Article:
Black people don't go to therapy. Mind you, this is a very general statement and some of you that are reading this saw that first sentence and said “I do!” or “I did!” or “They don't?” In high school I was sent to three therapy groups and to this day can't tell you why (click here to read more about my experiences with that). Well, in hindsight everything about me screamed “future school shooter” but that wasn't me. Quiet, dark clothes, keeps to himself. If it walks like a duck and quacks like it its likely a Black kid that has a terrible home life and doesn't know how to deal with it. Why?
Because mental therapy is for crazy White people!
That is what I was led to believe growing up. When you look at the history of Black people in this country it isn't all that hard to understand why they would have a distrust for the medical profession. Ever hear of the Tuskegee Experiments? The U.S Public Health Service intentionally withheld syphilis treatment from Black men to see what would happen from 1932 to 1972. As John Heller the Director of the Public Health Service's Division of Venereal Diseases said “For the most part, doctors and civil servants simply did their jobs. Some merely followed orders, others worked for the glory of science.” That doesn't sound too comforting.
A few years ago I went to a free therapy session a friend suggested. The technique used was Cognitive Behavioral Therapy (CBT). After one session I felt great. What it does is begin to teach you to recognize the things that you are thinking that are negative and how they affect the actions you make. I told my mother about this when I got home and the first thing she said was “What did you say about me?” That...is the problem. You can only imagine what she thought when I told her I went into a deprivation tank (click here to read about that). For a lot of Black people trying to improve yourself seems to come at the cost of the Black people in your life or community. Make enough money? Move away from the 'hood. Do well in school? You think you're better than them.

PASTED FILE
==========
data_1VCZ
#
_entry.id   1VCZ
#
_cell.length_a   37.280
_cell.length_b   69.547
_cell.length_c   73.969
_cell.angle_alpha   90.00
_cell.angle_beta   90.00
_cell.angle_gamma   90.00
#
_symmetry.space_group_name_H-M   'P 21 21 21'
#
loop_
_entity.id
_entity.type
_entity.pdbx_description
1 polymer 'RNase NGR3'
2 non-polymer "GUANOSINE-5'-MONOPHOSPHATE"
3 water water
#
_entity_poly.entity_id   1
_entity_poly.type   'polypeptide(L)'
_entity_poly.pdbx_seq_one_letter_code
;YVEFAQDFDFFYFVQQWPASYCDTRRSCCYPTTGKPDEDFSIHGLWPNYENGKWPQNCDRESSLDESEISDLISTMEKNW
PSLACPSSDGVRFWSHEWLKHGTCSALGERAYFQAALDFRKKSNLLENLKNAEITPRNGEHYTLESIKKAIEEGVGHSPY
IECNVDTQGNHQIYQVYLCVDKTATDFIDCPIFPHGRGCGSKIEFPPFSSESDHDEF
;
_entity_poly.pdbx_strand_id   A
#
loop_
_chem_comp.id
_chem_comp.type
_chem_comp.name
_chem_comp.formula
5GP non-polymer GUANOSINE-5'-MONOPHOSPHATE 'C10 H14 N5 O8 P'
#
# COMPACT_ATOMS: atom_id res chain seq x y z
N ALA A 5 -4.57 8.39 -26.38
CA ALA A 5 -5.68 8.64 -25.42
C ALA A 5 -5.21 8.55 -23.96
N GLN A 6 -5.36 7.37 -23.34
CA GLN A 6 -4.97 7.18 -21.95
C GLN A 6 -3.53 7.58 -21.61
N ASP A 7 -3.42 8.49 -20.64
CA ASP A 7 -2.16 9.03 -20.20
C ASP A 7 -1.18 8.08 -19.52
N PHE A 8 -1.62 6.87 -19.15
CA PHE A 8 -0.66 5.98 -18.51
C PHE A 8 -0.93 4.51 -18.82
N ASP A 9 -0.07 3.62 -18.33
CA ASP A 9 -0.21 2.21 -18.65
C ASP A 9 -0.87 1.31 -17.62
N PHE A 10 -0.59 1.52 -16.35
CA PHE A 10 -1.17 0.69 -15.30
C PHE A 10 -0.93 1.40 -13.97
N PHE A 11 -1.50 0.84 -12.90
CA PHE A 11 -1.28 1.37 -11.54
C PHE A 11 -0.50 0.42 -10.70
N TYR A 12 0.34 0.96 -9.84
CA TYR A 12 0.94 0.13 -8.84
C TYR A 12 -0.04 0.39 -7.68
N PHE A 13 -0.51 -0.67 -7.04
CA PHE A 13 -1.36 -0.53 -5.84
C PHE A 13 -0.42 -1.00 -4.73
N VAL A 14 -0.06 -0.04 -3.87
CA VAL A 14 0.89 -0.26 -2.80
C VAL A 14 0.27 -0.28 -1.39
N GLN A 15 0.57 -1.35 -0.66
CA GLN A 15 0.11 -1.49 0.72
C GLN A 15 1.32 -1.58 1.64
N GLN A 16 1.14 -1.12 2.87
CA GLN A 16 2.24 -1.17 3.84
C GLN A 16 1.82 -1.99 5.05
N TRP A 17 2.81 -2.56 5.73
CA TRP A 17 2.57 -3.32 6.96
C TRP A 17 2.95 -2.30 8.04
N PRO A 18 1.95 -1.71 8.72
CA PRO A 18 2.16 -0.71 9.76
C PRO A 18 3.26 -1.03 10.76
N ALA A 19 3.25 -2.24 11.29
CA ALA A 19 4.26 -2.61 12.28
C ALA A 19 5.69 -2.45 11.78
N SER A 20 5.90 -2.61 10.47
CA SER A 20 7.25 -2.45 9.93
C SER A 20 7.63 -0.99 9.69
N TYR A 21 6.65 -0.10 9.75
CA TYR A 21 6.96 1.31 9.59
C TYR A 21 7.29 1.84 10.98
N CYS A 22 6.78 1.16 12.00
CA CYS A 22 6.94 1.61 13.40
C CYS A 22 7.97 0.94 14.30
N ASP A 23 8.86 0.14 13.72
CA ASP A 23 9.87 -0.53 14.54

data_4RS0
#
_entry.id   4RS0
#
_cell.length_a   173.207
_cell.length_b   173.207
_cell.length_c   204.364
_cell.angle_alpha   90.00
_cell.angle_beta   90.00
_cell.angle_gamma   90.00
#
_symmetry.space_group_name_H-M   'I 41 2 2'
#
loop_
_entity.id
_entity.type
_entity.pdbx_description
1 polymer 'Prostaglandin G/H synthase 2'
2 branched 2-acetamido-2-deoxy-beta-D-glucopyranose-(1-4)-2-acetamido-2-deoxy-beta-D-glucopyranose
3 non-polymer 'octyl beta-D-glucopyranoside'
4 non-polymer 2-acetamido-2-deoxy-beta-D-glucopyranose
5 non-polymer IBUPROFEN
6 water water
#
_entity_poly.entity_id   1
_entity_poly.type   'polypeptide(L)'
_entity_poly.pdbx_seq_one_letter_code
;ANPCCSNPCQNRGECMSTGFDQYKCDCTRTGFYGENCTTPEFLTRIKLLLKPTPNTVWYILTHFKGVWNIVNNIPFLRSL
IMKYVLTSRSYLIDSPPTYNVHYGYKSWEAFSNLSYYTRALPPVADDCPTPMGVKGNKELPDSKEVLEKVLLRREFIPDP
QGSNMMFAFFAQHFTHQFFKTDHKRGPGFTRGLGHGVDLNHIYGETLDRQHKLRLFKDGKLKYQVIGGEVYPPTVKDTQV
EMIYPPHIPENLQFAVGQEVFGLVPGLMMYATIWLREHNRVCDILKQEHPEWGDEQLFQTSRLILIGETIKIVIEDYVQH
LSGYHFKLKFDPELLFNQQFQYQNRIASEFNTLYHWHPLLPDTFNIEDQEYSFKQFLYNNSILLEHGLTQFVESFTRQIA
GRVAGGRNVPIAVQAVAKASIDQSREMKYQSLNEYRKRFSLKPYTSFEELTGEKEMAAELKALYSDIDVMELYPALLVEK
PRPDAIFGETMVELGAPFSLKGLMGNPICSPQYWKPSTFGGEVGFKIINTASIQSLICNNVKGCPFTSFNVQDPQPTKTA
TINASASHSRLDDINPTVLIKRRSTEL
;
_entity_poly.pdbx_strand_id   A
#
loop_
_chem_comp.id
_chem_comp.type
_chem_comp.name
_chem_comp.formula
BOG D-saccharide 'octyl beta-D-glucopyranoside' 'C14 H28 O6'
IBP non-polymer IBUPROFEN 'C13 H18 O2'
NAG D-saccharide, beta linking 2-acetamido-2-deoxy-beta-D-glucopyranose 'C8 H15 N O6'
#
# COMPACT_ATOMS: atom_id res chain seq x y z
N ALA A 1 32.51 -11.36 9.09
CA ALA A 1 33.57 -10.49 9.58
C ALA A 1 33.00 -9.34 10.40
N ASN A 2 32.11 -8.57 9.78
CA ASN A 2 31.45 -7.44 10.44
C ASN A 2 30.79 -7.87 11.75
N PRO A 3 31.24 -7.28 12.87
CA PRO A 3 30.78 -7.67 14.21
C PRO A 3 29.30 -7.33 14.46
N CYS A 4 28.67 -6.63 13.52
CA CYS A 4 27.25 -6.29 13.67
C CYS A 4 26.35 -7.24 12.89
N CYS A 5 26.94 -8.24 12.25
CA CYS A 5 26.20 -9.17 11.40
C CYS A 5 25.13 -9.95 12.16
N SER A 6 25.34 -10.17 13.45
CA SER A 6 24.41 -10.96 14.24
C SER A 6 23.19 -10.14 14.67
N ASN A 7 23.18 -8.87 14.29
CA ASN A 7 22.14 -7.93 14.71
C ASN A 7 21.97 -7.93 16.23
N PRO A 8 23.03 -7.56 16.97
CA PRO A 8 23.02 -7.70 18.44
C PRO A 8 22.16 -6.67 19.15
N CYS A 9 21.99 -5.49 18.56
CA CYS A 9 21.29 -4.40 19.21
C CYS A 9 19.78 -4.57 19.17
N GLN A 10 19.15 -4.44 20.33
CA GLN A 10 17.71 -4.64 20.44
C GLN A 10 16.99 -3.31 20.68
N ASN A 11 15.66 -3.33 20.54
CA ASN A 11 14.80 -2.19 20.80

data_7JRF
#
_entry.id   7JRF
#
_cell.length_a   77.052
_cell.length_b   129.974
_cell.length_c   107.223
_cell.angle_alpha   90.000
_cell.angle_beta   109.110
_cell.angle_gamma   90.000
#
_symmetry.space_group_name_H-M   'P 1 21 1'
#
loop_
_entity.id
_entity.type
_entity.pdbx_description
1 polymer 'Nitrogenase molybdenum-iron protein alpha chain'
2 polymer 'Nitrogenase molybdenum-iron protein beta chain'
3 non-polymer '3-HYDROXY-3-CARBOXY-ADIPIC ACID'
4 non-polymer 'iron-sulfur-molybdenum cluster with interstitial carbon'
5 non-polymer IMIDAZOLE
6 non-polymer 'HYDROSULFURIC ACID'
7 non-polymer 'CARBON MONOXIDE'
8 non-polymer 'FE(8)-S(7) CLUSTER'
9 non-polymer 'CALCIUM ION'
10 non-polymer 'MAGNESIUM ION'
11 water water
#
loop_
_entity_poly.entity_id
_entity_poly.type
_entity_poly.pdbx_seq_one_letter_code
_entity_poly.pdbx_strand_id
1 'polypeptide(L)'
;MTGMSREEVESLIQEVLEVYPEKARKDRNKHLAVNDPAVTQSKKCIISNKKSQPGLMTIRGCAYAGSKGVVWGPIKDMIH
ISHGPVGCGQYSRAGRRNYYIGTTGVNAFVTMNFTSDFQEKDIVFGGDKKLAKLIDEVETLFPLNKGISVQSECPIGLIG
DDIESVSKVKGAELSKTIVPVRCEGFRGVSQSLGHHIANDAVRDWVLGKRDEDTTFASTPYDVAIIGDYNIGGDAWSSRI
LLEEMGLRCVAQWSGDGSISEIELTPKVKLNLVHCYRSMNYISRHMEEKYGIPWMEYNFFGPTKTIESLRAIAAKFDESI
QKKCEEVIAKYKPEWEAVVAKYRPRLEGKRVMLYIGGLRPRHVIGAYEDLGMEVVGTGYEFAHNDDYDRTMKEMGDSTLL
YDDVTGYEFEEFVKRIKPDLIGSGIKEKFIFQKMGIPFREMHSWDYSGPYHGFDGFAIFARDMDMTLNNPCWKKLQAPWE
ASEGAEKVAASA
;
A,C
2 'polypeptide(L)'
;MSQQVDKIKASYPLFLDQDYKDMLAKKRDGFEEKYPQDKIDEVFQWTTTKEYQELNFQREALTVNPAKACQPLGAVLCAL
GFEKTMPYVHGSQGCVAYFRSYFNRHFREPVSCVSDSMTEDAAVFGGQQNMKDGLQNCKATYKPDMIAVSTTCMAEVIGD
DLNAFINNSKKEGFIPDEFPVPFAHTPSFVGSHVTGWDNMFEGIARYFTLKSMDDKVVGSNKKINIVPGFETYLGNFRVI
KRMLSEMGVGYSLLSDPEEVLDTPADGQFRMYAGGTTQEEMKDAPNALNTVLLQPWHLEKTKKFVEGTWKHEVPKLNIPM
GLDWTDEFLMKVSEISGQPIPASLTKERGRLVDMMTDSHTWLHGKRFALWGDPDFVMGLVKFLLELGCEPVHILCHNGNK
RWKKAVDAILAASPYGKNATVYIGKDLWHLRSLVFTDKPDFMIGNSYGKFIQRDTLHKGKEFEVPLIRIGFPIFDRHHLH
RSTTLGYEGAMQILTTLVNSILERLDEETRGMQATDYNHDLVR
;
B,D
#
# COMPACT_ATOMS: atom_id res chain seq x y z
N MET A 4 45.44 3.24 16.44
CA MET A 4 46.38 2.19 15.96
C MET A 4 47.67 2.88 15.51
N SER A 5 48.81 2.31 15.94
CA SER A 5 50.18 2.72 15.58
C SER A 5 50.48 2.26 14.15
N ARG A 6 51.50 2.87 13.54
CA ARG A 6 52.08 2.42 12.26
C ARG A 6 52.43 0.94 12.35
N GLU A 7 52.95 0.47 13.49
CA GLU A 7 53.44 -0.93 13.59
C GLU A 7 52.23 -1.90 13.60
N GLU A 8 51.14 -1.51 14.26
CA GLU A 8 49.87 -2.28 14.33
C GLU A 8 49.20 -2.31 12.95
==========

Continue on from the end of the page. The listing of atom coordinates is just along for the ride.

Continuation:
Many are crippled by this fear of what others think of them so they continue this cycle of mental problems and behavior then they pass it on to their friends, family, and god forbid their kids. How many times were you asked how you are doing after getting home from school as a teenager? Okay. If you're Black and raised your hand you need to thank your parents for being amazing human beings. Parents are sometimes more concerned with how their kids clothes look than how their kid feels. I never left the house with my clothes wrinkled but came home every day dreading going back to school.
In 2010 the National Healthcare Disparities Report stated that in 2008 Whites were receiving counseling and mental health treatment at twice the rate of Black people. I don't want to get too deep into this but you have the look at some of our history harder than you do. I was a part of the L.A.U.S.D and in school every February were were taught that White people brought our ancestors to America, beat them, enslaved them, set them free eventually, and here we are. You have to know that some of what happened is imprinted on us genetically. We all have genetic fingerprints on us from the past. You didn't just inherit your great-grandmothers eyes and nose. You'll probably get her undiagnosed schizophrenia as well.
The stigma attached to taking care of your head needs to be improved. I'm aware that there is the issue of how to pay for it but there are ways for sure. You don't have to pay hundreds of dollars a visit. There are sliding scales as well as free programs. I'm sure most will spend more on a new phone or clothes than they ever would think to on their own mental health and that is just sad. Everyone has that relative that is considered “weird” or “different” Imagine what you'd call them if they were diagnosed by a healthcare professional. Going to therapy doesn't make you weak. Not going because of what others will say may though.